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Original Article |

Long-term Follow-up and Survival of Patients Following a Recurrence of Melanoma After a Negative Sentinel Lymph Node Biopsy Result

Edward L. Jones, MD; Teresa S. Jones, MD; Nathan W. Pearlman, MD; Dexiang Gao, PhD; Robert Stovall, MD; Csaba Gajdos, MD; Nicole Kounalakis, MD; Rene Gonzalez, MD; Karl D. Lewis, MD; William A. Robinson, MD, PhD; Martin D. McCarter, MD
JAMA Surg. 2013;148(5):456-461. doi:10.1001/jamasurg.2013.1335.
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Published online

Objective To analyze the predictors and patterns of recurrence of melanoma in patients with a negative sentinel lymph node biopsy result.

Design Retrospective chart review of a prospectively created database of patients with cutaneous melanoma.

Setting Tertiary university hospital.

Patients A total of 515 patients with melanoma underwent a sentinel lymph node biopsy without evidence of metastatic disease between 1996 and 2008.

Main Outcome Measures Time to recurrence and overall survival.

Results Of 515 patients, 83 (16%) had a recurrence of melanoma at a median of 23 months during a median follow-up of 61 months (range, 1-154 months). Of these 83 patients, 21 had melanoma that metastasized in the studied nodal basin for an in-basin false-negative rate of 4.0%. Patients with recurrence had deeper primary lesions (mean thickness, 2.7 vs 1.8 mm; P < .01) that were more likely to be ulcerated (32.5% vs 13.5%; P < .001) than those without recurrence. The primary melanoma of patients with recurrence was more likely to be located in the head and neck region compared with all other locations combined (31.8% vs 11.7%; P < .001). Median survival following a recurrence was 21 months (range, 1-106 months). Favorable characteristics associated with lower risk of recurrence included younger age at diagnosis (mean, 49 vs 57 years) and female sex (9% vs 21% for males; P < .001).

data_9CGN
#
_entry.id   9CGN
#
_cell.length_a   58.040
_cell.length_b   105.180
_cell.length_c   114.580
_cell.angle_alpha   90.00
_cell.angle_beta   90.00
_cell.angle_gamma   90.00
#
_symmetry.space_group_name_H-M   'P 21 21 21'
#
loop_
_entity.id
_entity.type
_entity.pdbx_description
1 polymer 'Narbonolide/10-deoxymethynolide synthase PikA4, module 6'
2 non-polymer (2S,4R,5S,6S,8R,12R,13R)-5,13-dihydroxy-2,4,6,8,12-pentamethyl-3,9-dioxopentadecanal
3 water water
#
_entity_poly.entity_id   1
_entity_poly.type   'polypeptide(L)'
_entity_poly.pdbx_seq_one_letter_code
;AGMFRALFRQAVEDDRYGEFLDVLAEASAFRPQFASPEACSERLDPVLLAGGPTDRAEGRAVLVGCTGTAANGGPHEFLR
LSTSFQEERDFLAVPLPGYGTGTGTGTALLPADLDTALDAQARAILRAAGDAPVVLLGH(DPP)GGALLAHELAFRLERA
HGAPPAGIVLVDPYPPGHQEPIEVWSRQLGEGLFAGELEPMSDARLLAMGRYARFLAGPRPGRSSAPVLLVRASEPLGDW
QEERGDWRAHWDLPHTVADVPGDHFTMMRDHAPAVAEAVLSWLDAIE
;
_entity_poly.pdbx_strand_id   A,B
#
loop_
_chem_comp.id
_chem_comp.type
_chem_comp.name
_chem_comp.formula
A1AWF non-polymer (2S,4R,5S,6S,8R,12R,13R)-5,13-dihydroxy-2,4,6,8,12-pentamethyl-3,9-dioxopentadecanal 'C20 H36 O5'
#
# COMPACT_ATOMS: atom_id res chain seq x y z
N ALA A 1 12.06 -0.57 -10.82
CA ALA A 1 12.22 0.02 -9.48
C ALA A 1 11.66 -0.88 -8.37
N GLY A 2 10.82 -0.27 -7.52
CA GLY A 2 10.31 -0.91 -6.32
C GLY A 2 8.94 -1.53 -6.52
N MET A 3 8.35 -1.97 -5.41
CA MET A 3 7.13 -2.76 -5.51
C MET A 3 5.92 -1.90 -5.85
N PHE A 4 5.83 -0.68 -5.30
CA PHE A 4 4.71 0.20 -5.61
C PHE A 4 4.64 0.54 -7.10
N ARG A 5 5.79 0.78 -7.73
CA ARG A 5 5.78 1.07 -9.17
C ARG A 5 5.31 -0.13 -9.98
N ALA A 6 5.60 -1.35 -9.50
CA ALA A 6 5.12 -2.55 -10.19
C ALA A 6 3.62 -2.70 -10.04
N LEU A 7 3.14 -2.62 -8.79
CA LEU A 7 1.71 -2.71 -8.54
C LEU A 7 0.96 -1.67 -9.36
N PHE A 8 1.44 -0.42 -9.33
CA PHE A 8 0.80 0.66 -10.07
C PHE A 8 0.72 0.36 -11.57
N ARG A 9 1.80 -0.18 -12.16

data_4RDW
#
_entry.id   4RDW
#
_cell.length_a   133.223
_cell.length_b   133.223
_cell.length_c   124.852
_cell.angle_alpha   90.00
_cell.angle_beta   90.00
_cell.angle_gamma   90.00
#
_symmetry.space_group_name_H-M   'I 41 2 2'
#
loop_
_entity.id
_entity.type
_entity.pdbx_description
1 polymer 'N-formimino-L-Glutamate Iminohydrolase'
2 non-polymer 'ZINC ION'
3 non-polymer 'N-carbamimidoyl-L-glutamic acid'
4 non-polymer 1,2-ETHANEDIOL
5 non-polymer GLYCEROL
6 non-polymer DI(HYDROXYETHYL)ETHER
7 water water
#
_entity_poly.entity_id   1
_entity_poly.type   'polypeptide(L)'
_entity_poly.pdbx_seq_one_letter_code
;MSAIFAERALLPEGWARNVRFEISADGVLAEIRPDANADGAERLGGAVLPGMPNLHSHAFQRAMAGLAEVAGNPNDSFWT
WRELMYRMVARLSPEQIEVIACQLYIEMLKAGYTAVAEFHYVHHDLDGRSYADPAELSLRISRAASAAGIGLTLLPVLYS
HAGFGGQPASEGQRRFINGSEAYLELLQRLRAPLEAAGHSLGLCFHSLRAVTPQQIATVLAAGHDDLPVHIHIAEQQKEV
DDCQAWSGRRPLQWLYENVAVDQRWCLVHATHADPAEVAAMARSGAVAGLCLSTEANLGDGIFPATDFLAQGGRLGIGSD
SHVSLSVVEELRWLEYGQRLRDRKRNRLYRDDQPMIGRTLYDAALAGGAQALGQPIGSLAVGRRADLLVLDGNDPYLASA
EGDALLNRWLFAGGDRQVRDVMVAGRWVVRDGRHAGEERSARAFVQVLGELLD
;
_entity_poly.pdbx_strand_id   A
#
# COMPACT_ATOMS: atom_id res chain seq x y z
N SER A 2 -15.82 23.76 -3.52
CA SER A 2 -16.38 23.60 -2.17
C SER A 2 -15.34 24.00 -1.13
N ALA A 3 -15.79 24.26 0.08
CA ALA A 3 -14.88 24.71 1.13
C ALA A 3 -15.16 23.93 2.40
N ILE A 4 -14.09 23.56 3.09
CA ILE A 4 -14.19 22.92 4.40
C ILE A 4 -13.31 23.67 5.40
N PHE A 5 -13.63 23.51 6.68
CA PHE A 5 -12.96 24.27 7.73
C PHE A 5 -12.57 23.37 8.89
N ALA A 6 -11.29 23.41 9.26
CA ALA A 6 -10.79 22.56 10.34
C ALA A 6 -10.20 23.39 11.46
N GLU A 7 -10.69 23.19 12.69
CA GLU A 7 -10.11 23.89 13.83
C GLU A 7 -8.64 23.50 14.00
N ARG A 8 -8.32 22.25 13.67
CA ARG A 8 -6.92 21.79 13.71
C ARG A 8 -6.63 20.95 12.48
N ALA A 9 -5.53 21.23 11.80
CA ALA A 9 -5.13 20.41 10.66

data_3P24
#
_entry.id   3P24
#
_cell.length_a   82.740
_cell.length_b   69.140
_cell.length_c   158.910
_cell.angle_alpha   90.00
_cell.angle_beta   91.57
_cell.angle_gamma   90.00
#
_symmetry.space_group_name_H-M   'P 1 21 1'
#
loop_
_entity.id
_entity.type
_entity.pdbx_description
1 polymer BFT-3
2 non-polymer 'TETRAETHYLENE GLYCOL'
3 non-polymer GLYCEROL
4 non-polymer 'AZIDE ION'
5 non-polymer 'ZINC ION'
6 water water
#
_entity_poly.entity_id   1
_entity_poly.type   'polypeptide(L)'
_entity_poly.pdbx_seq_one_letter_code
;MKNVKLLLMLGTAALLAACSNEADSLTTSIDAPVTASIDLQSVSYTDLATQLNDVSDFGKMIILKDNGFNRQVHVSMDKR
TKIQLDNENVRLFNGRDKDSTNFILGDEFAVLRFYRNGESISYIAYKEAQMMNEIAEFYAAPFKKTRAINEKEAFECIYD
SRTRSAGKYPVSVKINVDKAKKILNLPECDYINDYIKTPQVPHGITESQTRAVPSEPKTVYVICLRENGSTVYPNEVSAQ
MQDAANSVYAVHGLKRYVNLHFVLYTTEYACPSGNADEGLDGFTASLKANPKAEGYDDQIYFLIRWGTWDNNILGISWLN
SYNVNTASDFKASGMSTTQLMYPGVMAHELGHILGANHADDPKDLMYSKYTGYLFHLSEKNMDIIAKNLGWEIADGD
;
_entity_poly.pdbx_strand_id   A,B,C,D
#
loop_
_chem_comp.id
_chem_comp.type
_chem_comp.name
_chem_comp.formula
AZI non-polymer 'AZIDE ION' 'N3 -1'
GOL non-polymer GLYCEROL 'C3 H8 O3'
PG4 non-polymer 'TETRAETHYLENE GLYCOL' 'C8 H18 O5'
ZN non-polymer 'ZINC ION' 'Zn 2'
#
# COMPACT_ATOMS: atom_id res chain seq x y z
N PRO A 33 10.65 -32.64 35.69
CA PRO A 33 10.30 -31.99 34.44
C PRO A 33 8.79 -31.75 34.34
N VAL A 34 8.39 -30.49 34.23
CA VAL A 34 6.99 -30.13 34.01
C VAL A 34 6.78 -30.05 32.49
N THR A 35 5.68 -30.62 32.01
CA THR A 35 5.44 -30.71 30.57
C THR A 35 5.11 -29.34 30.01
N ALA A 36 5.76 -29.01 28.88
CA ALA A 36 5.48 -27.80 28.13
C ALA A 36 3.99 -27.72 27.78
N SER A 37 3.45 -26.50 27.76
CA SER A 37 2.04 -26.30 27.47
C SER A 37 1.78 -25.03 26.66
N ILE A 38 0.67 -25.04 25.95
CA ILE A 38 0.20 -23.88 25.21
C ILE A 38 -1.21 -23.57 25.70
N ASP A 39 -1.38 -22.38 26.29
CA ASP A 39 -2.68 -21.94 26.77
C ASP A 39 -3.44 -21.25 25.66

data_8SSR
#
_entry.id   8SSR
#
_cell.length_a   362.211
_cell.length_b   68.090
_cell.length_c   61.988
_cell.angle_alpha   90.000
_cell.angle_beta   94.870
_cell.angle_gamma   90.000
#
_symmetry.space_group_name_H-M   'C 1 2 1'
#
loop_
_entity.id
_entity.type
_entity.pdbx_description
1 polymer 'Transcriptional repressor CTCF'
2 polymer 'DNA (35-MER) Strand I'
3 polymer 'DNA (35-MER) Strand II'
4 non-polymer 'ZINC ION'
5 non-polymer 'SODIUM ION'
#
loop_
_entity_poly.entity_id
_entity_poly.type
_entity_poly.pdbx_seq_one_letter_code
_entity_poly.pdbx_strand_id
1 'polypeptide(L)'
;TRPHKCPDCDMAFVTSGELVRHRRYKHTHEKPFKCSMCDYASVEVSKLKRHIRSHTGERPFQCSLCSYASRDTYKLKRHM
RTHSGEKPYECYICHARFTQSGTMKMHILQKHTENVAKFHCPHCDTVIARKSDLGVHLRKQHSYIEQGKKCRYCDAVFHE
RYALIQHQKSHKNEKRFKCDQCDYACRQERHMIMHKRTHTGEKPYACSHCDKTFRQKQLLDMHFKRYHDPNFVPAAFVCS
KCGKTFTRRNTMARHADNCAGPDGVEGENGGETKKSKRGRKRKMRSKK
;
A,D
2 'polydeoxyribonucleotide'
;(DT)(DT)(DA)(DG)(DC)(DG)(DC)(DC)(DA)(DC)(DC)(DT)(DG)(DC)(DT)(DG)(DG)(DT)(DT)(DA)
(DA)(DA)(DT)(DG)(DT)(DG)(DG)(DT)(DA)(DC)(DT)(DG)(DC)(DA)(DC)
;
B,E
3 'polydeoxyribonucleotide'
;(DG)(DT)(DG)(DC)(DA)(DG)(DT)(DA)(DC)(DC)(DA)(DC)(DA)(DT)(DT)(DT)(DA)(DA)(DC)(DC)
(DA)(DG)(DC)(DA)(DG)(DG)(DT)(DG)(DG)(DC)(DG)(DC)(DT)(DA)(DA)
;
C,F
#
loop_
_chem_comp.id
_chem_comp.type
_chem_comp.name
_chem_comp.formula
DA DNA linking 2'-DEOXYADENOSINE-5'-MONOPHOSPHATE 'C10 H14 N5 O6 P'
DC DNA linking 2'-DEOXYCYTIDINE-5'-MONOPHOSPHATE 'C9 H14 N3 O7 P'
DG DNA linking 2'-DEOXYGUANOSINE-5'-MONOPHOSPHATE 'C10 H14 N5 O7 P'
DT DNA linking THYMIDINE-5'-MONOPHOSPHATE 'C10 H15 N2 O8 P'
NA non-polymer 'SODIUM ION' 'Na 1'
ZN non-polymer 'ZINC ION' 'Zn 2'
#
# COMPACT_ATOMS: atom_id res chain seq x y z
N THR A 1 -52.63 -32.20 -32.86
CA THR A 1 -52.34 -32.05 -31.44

Conclusion Overall, recurrence of melanoma (16%) after a negative sentinel lymph node biopsy result was similar to that in previously reported studies with an in-basin false-negative rate of 4.0%. Lesions of the head and neck, the presence of ulceration, increasing Breslow thickness, older age, and male sex are associated with increased risk of recurrence, despite a negative sentinel lymph node biopsy result.

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Figures

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Figure 1. Number of recurrences by month after diagnosis. The median time to recurrence was 23 months, and the mean time to recurrence was 29.2 months. Two patients experienced recurrence more than 8 years after diagnosis, which affected the mean value (1 patient at 96 months and 1 patient at 106 months).

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Figure 2. Recurrence by site of primary melanoma in 83 patients. The majority of patients with recurrences had primary lesions located in the head and neck region, followed by the trunk. Primary lesions in the upper extremity accounted for the smallest portion of the recurrences.

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Figure 3. Overall survival probability for patients with and patients without recurrence. Kaplan-Meier overall survival curves show the number of months after diagnosis of survival. Patients with a negative sentinel lymph node biopsy (SLNB) result who experienced recurrence had an overall 5-year survival probability of 68%, and patients with a negative SLNB result who did not experience recurrence had an overall 5-year survival probability of 98%. The overall 5-year survival probability for patients with a negative SLNB result is 91%.

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